3. As mentioned previously, proponents of Practical Mottramism tend to judge the world for not being in harmony with the actions and supposed intentions of the Pope, rather than accepting the possibility that the Pope makes errors of practical judgment.  This leads to bizarre judgmentalism on the part of Mottramists toward anyone who is dismayed or confused by papal actions.  The defensiveness with which these people attack anyone who suggests that the Pope acts imprudently itself tends to be uncharitable, and even worse are suggestions that calling a Papal act wrongheaded or imprudent somehow places one in schism or makes one a sedevacantist. Which is the more extreme position: to profess, as the Church teaches, that the Pope is an ordinary, fallen man capable of error, or to trump up the doctrine of infallibility to mean that the Pope can do no wrong?  But Mottramists cannot abide the discomfort caused by the idea of Papal error.  And thus they are on a constant crusade, explaining and defending every word and deed, decrying any criticism, circling the wagons against the possibility that not everything is always right in the Church.
(To be continued... a complete index of this series can be found here.)

I wanted to write a novel...

I wanted to write a novel, but I thought: if you are going to write a novel, you have to write a novel about characters, and characters need desires, to motivate them.  Characters can't just do whatever you want because you say they're going to do it.  A good novel has a plot.

Ok, a plot.  So, we need characters with desires and a plot, but what's the point of this plot?  The plot is the long-term result of the interactions between the characters' desires and the actual conditions of their lives, compounded over and over and over.  The timing, the spacing, the rhythm of desire action motivation interaction speech silence sleep etc.  All of this constitutes a plot.  And what is a plot for, why tell a story in the first place?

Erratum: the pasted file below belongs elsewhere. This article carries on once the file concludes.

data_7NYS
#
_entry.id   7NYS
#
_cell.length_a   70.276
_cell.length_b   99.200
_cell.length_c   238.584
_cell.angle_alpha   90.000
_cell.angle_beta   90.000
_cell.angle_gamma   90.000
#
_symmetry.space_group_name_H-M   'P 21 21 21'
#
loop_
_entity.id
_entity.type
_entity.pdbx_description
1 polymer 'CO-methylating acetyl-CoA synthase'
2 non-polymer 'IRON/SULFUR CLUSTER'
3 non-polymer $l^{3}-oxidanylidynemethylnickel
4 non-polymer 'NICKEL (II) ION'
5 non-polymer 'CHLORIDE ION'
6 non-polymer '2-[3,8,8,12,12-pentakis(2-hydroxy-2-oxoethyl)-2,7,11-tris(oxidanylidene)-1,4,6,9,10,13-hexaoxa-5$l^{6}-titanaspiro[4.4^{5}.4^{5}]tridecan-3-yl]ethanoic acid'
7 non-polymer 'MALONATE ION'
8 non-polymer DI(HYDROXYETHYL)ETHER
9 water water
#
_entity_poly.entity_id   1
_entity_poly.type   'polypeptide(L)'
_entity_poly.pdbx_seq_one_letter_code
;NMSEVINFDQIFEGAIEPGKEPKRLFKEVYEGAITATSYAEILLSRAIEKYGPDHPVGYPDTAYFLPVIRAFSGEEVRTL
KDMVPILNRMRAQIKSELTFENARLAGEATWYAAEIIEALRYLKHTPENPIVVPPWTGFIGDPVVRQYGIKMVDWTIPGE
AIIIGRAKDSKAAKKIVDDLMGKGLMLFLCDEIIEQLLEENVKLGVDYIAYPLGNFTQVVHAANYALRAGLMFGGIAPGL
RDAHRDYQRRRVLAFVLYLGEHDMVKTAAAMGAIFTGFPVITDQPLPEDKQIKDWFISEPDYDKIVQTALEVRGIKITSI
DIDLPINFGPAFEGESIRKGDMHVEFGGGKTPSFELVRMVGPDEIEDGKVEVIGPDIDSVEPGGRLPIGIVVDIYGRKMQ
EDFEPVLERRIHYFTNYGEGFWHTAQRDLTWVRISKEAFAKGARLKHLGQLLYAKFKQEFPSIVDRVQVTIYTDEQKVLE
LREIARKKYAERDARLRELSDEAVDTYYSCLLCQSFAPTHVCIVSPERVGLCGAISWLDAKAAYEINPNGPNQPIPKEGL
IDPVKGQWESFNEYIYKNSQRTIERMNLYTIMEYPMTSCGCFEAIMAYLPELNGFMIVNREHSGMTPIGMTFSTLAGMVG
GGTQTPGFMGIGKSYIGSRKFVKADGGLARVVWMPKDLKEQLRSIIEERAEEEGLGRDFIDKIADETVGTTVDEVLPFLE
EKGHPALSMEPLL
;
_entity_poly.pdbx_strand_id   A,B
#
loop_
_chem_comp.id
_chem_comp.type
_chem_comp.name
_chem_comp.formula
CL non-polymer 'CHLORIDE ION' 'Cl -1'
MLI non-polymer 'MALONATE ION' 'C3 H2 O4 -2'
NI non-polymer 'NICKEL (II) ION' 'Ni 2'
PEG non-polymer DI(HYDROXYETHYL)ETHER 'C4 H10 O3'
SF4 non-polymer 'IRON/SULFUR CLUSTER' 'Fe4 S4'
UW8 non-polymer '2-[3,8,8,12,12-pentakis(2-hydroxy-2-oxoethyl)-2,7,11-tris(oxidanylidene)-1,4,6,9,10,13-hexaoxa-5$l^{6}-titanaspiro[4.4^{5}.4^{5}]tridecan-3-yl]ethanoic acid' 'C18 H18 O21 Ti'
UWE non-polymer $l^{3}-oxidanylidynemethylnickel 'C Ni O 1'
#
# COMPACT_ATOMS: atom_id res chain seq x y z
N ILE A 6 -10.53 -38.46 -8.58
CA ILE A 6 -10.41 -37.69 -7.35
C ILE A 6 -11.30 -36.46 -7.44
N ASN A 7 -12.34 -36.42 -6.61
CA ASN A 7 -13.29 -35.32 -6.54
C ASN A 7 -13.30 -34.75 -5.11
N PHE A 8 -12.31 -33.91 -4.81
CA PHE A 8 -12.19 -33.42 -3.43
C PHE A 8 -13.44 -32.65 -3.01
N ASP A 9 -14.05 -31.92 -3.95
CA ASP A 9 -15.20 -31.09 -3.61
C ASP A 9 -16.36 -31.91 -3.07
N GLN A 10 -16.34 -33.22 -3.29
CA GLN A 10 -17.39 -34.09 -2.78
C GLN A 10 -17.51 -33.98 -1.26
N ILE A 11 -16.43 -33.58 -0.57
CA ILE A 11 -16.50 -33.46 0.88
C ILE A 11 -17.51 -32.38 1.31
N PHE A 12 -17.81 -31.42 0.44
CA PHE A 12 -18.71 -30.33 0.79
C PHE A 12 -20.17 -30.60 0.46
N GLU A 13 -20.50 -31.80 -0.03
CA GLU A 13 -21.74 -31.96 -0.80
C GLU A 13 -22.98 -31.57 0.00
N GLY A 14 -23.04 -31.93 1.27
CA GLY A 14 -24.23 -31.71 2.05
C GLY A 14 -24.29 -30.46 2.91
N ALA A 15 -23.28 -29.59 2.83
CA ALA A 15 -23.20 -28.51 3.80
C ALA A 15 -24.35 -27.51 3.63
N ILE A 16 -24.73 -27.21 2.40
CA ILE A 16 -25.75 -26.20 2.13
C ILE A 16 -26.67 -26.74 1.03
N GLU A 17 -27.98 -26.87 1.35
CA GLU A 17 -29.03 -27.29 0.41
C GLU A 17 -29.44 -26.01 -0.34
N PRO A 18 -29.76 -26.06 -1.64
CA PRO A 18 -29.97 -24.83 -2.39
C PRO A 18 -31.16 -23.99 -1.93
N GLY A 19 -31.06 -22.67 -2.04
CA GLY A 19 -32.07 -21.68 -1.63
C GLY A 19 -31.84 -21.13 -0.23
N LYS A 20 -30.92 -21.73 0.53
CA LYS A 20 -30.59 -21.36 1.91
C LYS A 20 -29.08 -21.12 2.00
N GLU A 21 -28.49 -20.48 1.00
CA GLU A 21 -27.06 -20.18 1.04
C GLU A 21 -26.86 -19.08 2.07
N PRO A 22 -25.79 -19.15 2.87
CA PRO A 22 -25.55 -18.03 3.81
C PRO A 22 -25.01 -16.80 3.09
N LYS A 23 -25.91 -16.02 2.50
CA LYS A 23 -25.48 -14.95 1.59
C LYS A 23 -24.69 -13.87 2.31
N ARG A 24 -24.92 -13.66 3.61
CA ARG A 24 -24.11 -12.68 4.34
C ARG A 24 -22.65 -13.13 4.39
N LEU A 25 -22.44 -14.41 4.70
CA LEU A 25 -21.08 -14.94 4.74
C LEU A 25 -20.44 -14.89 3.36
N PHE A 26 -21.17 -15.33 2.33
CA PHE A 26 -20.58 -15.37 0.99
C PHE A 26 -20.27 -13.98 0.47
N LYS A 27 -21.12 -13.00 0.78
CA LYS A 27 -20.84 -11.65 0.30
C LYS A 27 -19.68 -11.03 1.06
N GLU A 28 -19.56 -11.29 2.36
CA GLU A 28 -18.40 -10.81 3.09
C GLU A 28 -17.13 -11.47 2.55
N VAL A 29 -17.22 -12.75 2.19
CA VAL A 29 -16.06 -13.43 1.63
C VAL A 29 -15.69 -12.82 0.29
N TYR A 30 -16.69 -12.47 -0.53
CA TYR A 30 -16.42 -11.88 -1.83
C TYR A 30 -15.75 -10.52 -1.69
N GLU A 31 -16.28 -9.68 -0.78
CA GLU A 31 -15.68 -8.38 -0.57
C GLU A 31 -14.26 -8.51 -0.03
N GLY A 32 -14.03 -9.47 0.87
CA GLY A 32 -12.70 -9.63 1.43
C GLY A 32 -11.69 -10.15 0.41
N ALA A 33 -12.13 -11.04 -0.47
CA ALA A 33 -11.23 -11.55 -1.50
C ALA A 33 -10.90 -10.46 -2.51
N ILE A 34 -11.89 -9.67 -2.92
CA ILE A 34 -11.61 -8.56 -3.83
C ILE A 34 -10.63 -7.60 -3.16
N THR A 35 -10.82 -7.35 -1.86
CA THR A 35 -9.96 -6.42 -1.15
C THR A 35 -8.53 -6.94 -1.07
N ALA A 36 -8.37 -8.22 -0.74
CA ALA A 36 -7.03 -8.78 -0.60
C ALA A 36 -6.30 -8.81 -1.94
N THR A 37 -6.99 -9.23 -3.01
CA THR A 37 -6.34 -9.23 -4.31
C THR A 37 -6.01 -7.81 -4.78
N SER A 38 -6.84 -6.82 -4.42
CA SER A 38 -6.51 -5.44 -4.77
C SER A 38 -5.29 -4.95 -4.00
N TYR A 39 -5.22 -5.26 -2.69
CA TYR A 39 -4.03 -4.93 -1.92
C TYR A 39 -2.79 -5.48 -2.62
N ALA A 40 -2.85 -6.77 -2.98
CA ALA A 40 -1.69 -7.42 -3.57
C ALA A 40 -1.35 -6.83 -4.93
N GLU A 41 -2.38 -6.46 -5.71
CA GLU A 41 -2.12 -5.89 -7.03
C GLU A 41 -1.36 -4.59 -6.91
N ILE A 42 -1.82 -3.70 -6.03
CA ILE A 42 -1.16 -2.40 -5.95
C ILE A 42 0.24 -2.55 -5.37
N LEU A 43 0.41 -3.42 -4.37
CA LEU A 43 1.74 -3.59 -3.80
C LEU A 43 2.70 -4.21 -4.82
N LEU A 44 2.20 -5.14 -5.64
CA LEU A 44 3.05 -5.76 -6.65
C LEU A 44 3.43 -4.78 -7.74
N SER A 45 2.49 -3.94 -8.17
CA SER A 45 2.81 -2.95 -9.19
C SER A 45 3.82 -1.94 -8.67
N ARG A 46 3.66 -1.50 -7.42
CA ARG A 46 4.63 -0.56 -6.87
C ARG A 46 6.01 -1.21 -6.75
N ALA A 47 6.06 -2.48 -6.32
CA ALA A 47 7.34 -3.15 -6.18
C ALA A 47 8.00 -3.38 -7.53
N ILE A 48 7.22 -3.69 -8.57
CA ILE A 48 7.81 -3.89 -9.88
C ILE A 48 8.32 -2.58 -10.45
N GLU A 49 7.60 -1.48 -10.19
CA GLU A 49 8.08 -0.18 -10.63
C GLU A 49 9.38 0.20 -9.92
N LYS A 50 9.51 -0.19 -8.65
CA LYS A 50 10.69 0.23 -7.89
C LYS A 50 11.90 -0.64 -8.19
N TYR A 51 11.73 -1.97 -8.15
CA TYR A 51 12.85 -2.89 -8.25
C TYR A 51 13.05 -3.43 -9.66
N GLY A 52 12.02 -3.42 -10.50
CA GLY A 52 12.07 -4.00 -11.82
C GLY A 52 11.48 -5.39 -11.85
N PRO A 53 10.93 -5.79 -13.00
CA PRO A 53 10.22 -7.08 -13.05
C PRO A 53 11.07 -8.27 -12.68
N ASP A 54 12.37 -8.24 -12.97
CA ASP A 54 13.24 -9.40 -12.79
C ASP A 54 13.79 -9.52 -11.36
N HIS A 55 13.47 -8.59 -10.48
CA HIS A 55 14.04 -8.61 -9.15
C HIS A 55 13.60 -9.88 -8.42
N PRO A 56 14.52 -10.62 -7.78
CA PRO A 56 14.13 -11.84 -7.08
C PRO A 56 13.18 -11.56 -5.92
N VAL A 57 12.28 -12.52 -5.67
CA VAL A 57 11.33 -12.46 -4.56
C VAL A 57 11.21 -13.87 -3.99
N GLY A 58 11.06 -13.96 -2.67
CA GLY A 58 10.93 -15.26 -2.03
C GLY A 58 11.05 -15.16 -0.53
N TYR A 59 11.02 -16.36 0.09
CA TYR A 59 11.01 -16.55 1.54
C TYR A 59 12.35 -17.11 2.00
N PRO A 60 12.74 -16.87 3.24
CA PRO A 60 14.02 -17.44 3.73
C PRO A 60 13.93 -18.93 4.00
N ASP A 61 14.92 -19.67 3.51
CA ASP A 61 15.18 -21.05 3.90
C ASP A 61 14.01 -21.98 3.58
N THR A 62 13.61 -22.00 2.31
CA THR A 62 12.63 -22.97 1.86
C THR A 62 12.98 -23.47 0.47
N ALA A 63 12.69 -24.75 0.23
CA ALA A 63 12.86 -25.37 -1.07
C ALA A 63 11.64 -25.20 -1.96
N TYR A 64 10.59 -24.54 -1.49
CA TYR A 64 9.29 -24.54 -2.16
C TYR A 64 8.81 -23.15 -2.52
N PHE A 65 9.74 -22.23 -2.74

I guess you tell a story because you want to watch people doing something.  What do you want to see?  Maybe you want to see the struggles of a starving young writer who is convinced of his own greatness and has no source of income, and maybe you want to watch this fellow recriminate and curse himself for his stupidity and weakness and lack of success.  Maybe you want to trace the progress of a little Scandinavian orphan girl as she wanders south into central Europe and attempts to make a living in 16th century Germany amidst the chaos and hostility of the times.  Who knows what you want.  But you want to see something, and that's what you've got to show.

Ok.  So let's figure this out.  I'm going to show something in this novel, and from the standpoint of the novel's construction, the thing that I want to show comes somehow first.  Otherwise each decision will be almost unbearably difficult.  How are you supposed to make decisions for a couple dozen characters, when you don't even know how to make decisions for yourself?   I guess the answer is that you don't make decisions for them, you place them in a story which dictates the sorts of things that your characters will do, and then that dictates the characters and retroactively creates the personalities.